Speech Recognition Interface for Submitting Pilot Reports (PIREPs)

The COA research team that is funded through the FAA PEGASAS Center of Excellence and conducts work at the COA Human Factors (HF) ASSIST lab conducted a study that evaluated opportunities for “speech recognition” or “hands-minimized” Pilot Report (PIREP) generation support.

This research included development of a lexicon of PIREP-specific terminology, experimental evaluation of a speech recognition PIREP submittal tool with GA pilots and actual PIREP lexicons, and development and assessment of a prototype PIREP submission tool for pilots that mitigates PIREP submission errors.

Unmanned Aircraft Systems

Florida Tech's College of Aeronautics was funded by the Air Force Research Lab to identify and empirically evaluate measures and interventions to increase learner engagement during UAS training. This research has developed and empirically evaluated an applied model of learner engagement.  The research effort also identified physiological measures to quantify learner engagement and interventions to increase engagement during training.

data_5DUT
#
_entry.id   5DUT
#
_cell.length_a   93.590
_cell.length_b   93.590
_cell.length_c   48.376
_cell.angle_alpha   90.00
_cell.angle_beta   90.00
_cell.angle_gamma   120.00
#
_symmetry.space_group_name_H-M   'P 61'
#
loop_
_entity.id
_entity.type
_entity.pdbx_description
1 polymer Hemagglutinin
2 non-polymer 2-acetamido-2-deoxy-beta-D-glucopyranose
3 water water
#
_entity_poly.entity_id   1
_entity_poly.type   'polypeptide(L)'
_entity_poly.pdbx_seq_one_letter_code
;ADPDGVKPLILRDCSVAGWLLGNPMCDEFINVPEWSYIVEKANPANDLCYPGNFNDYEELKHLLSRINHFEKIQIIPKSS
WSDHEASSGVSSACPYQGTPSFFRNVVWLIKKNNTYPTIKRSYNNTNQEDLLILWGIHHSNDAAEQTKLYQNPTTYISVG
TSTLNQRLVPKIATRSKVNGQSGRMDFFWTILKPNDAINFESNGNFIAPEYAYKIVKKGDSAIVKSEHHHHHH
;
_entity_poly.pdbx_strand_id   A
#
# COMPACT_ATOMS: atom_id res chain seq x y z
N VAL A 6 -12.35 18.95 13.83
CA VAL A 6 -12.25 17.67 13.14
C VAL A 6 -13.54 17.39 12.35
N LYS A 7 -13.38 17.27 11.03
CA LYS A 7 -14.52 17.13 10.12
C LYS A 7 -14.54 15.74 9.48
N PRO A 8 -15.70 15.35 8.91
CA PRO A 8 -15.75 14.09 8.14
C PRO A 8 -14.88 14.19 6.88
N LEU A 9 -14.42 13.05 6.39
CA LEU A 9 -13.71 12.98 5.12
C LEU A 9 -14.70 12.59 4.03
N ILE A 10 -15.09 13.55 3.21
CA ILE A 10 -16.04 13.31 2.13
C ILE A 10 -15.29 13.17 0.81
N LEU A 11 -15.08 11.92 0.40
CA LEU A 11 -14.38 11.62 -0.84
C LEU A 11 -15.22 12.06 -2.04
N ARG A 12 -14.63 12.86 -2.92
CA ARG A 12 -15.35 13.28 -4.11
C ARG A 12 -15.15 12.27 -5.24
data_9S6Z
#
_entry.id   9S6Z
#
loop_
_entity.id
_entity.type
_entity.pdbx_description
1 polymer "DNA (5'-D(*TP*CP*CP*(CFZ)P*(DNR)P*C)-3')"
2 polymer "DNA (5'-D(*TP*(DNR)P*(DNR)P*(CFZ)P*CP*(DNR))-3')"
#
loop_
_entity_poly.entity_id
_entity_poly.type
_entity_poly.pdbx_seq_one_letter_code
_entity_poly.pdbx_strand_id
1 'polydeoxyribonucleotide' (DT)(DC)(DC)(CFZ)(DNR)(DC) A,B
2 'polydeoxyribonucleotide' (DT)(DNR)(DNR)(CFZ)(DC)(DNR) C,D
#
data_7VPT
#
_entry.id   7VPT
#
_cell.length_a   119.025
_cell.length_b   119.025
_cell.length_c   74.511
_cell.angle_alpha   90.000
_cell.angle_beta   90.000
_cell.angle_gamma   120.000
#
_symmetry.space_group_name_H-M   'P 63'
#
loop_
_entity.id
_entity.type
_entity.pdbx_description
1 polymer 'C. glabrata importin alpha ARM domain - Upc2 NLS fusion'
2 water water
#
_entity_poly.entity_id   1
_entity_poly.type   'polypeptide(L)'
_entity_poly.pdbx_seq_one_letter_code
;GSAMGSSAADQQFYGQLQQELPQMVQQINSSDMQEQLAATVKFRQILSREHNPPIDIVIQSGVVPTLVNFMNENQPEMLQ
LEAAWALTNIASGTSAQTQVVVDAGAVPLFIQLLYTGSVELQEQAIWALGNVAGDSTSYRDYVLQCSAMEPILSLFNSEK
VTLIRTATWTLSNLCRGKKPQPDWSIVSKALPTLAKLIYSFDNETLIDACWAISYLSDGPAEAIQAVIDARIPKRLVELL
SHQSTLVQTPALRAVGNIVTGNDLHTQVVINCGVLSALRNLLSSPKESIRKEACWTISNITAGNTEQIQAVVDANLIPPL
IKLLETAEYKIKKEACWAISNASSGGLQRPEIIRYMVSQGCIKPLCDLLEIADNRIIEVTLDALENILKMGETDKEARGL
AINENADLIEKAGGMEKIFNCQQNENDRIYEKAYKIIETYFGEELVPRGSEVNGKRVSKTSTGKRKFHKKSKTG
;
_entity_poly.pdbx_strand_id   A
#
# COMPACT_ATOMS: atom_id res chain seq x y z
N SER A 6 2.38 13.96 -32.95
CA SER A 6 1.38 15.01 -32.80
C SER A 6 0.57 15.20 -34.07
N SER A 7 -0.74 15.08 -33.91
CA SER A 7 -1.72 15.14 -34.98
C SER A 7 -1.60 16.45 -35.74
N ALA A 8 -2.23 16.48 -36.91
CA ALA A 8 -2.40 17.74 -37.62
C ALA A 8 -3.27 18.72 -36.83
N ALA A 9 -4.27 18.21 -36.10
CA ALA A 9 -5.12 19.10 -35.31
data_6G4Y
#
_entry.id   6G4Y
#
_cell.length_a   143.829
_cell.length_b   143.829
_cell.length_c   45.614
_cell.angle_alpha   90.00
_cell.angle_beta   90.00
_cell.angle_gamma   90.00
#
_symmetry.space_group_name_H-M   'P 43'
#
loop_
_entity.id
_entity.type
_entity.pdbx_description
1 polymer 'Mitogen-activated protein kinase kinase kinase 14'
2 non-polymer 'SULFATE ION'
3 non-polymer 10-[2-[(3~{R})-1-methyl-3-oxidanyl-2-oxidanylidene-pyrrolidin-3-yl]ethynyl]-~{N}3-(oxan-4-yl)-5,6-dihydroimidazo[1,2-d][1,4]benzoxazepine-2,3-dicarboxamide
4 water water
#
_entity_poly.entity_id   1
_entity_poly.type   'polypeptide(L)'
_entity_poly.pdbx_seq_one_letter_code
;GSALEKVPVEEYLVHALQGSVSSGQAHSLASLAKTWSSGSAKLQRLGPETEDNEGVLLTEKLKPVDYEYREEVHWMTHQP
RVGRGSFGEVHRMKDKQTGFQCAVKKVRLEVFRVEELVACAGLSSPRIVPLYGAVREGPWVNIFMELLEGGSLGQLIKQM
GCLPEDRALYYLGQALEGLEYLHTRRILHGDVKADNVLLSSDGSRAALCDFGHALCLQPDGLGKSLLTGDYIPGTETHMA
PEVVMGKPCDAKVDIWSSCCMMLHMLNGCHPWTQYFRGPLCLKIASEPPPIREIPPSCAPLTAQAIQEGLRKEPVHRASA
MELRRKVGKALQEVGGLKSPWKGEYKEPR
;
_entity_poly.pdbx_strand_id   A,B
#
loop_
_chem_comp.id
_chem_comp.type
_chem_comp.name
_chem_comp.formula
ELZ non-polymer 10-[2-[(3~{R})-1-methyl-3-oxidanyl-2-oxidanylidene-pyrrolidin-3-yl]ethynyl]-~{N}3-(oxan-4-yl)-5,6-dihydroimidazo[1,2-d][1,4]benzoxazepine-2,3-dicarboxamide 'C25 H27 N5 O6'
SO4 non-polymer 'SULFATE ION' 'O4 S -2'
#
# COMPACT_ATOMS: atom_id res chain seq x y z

Weather Representativeness & Uncertainty for Low Altitude Operations

The College of Aeronautics research team that is funded through the FAA PEGASAS Center of Excellence is conducting research focused on weather information representativeness and uncertainty in challenging and dynamic low altitude weather conditions. 

The research effort is assessing and recommending tools to improve pilot understanding of information representativeness and uncertainty associated with local terrain, low altitude air dynamics, or other considerations not well captured by weather stations at Automated Surface Observing Systems (ASOS) and Automated Weather Observing System (AWOS) sites.

Additionally, this work includes utilizing machine learning to extract cloud types and/or obscurations from weather camera images and leverage these observations as both advisory information as well as information to help assess representativeness of weather conditions where surface weather systems may not be available.

Research Collaboration with Industry & Commercial Partners

College of Aeronautics faculty and a graduate students  teamed with a major US air carrier to perform a usability analysis of an EFB application currently used by the air carrier. 

The Florida Tech team provided redesign recommendations to the air carrier’s EFB team that were aimed to increase usability of the EFB and streamline pilot performance. 

If implemented, the redesign recommendations are predicted to decrease time to complete one of the key preflight preparation tasks by almost 50%.  

College of Aeronautics ATLAS Lab has a collaborative partnership with the United States Air Force's Gaming Research Integration for Learning Laboratory (GRILL).

Through this partnership students have worked hand in hand with software developers to design and develop a range of different virtual environment testbeds for research and training.  The partnership also facilitates internships and fellowship opportunities.